Don’t teach, coach!

July 14, 2010

Photo: Glen Lewis

What I do is closer to coaching than teaching. My hero is Syracuse University Hall of Fame basketball coach, Jim Boeheim.

For over thirty years I’ve watched his “tough-love” style of coaching make winning teams. I appreciate the way he yanks a player out of the game immediately after a dumb move, gets right in their face and tells them what they should have done, a wonderful teaching moment. He is a master at getting the most out of all his players.

In practice coaches put their students in situations that closely resemble the actual competition. This gives them every opportunity to mess up and learn from their mistakes yet also encourages them to take risks. It can be a little messy and unpredictable but so is design.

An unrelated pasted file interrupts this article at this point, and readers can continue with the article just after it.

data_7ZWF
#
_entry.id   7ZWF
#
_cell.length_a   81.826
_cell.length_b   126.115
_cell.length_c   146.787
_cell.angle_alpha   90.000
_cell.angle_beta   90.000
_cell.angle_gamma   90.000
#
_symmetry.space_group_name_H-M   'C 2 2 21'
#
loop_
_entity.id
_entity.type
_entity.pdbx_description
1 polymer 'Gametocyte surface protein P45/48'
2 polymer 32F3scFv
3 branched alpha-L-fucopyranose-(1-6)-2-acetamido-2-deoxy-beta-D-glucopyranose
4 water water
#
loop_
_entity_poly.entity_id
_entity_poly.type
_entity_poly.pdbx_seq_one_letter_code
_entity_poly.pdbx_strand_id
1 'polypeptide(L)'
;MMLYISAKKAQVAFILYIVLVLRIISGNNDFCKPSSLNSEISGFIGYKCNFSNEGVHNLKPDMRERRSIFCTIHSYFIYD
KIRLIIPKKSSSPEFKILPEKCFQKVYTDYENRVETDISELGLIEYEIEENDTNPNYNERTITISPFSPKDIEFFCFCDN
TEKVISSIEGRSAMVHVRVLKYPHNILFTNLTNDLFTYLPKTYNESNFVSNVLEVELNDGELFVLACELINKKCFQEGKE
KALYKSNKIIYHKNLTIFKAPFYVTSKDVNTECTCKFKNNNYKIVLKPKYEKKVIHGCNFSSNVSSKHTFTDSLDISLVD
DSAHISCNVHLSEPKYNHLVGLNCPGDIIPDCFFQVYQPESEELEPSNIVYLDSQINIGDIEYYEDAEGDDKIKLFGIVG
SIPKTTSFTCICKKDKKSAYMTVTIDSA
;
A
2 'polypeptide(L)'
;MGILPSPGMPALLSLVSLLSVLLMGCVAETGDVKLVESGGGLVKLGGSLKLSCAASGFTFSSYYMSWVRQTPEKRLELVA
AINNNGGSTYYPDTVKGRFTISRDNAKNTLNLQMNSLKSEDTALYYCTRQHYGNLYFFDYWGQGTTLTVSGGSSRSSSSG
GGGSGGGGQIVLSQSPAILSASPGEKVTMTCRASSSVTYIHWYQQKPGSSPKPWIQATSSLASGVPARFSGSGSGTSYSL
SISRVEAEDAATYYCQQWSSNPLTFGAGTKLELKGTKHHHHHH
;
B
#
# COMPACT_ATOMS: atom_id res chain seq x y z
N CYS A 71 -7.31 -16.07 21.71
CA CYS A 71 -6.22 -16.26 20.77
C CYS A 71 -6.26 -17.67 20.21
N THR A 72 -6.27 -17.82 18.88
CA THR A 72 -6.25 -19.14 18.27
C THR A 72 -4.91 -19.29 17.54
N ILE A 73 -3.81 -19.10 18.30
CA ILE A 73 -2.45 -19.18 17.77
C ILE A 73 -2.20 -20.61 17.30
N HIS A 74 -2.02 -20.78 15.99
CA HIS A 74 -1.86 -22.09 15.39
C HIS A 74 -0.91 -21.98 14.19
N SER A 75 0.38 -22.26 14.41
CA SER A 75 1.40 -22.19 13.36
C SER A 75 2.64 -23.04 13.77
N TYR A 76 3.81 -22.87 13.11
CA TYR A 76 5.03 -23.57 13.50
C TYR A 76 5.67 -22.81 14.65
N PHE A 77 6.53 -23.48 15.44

Example: We don’t grade anything until the bitter end. This allows the student to redo a project that may have been trashed in a critique. They can redo a project as many times as they want. We will only grade the final revision, noting the student’s effort and progress to improve the quality of the project.  They must be very careful about time management, robbing Peter to pay Paul, because the new projects shout for attention too.

Learn by your mistakes and make better failures. We love to say and our apologies to Nike, “Just re-do it!”

(This is an excerpt from the paper presented at the 2010 UCDA Education Summit at Lawrence KS by William Padgett)


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